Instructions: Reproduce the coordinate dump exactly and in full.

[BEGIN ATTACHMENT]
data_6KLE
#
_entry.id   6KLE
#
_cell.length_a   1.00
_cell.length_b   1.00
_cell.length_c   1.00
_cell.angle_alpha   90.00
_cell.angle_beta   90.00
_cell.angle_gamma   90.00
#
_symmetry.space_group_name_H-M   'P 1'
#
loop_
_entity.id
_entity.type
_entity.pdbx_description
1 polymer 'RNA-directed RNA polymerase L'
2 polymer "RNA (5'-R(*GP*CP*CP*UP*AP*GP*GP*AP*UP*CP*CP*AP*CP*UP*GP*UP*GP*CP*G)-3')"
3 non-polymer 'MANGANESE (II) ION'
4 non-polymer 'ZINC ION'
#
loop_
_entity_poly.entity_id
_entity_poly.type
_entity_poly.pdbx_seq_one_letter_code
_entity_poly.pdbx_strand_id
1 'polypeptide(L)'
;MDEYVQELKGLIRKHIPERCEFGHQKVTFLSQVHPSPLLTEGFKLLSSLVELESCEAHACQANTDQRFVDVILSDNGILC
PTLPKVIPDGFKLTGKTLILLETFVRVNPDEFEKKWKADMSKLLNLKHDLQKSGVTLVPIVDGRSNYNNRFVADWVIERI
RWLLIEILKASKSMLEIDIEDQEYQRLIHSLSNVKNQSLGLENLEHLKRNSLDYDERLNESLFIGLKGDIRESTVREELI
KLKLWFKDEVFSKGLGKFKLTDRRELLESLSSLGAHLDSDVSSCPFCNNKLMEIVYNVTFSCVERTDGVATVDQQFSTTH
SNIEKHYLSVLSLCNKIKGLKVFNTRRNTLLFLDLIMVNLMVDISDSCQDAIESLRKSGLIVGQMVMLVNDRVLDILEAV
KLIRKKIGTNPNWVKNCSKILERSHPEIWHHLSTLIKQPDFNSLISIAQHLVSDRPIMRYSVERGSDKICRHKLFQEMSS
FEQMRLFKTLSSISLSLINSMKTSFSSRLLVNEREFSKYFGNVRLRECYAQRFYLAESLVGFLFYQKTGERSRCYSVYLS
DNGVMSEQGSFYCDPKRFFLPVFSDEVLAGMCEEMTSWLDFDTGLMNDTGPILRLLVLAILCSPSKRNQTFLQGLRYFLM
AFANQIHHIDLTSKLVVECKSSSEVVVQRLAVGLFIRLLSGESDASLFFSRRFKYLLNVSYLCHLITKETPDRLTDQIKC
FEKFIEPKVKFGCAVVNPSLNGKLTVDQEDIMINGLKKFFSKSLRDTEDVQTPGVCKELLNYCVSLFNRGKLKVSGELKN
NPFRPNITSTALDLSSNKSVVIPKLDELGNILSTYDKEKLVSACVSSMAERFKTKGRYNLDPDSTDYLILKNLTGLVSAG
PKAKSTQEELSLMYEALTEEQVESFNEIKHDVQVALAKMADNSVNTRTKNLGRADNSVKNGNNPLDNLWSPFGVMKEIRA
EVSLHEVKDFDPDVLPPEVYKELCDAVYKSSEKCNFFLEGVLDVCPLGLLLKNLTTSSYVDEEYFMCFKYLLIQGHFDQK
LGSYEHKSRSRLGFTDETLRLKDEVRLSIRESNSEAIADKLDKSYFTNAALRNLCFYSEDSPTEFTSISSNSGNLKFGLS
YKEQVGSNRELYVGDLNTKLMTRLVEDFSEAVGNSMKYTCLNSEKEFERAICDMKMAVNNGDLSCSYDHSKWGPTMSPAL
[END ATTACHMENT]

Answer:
data_6KLE
#
_entry.id   6KLE
#
_cell.length_a   1.00
_cell.length_b   1.00
_cell.length_c   1.00
_cell.angle_alpha   90.00
_cell.angle_beta   90.00
_cell.angle_gamma   90.00
#
_symmetry.space_group_name_H-M   'P 1'
#
loop_
_entity.id
_entity.type
_entity.pdbx_description
1 polymer 'RNA-directed RNA polymerase L'
2 polymer "RNA (5'-R(*GP*CP*CP*UP*AP*GP*GP*AP*UP*CP*CP*AP*CP*UP*GP*UP*GP*CP*G)-3')"
3 non-polymer 'MANGANESE (II) ION'
4 non-polymer 'ZINC ION'
#
loop_
_entity_poly.entity_id
_entity_poly.type
_entity_poly.pdbx_seq_one_letter_code
_entity_poly.pdbx_strand_id
1 'polypeptide(L)'
;MDEYVQELKGLIRKHIPERCEFGHQKVTFLSQVHPSPLLTEGFKLLSSLVELESCEAHACQANTDQRFVDVILSDNGILC
PTLPKVIPDGFKLTGKTLILLETFVRVNPDEFEKKWKADMSKLLNLKHDLQKSGVTLVPIVDGRSNYNNRFVADWVIERI
RWLLIEILKASKSMLEIDIEDQEYQRLIHSLSNVKNQSLGLENLEHLKRNSLDYDERLNESLFIGLKGDIRESTVREELI
KLKLWFKDEVFSKGLGKFKLTDRRELLESLSSLGAHLDSDVSSCPFCNNKLMEIVYNVTFSCVERTDGVATVDQQFSTTH
SNIEKHYLSVLSLCNKIKGLKVFNTRRNTLLFLDLIMVNLMVDISDSCQDAIESLRKSGLIVGQMVMLVNDRVLDILEAV
KLIRKKIGTNPNWVKNCSKILERSHPEIWHHLSTLIKQPDFNSLISIAQHLVSDRPIMRYSVERGSDKICRHKLFQEMSS
FEQMRLFKTLSSISLSLINSMKTSFSSRLLVNEREFSKYFGNVRLRECYAQRFYLAESLVGFLFYQKTGERSRCYSVYLS
DNGVMSEQGSFYCDPKRFFLPVFSDEVLAGMCEEMTSWLDFDTGLMNDTGPILRLLVLAILCSPSKRNQTFLQGLRYFLM
AFANQIHHIDLTSKLVVECKSSSEVVVQRLAVGLFIRLLSGESDASLFFSRRFKYLLNVSYLCHLITKETPDRLTDQIKC
FEKFIEPKVKFGCAVVNPSLNGKLTVDQEDIMINGLKKFFSKSLRDTEDVQTPGVCKELLNYCVSLFNRGKLKVSGELKN
NPFRPNITSTALDLSSNKSVVIPKLDELGNILSTYDKEKLVSACVSSMAERFKTKGRYNLDPDSTDYLILKNLTGLVSAG
PKAKSTQEELSLMYEALTEEQVESFNEIKHDVQVALAKMADNSVNTRTKNLGRADNSVKNGNNPLDNLWSPFGVMKEIRA
EVSLHEVKDFDPDVLPPEVYKELCDAVYKSSEKCNFFLEGVLDVCPLGLLLKNLTTSSYVDEEYFMCFKYLLIQGHFDQK
LGSYEHKSRSRLGFTDETLRLKDEVRLSIRESNSEAIADKLDKSYFTNAALRNLCFYSEDSPTEFTSISSNSGNLKFGLS
YKEQVGSNRELYVGDLNTKLMTRLVEDFSEAVGNSMKYTCLNSEKEFERAICDMKMAVNNGDLSCSYDHSKWGPTMSPAL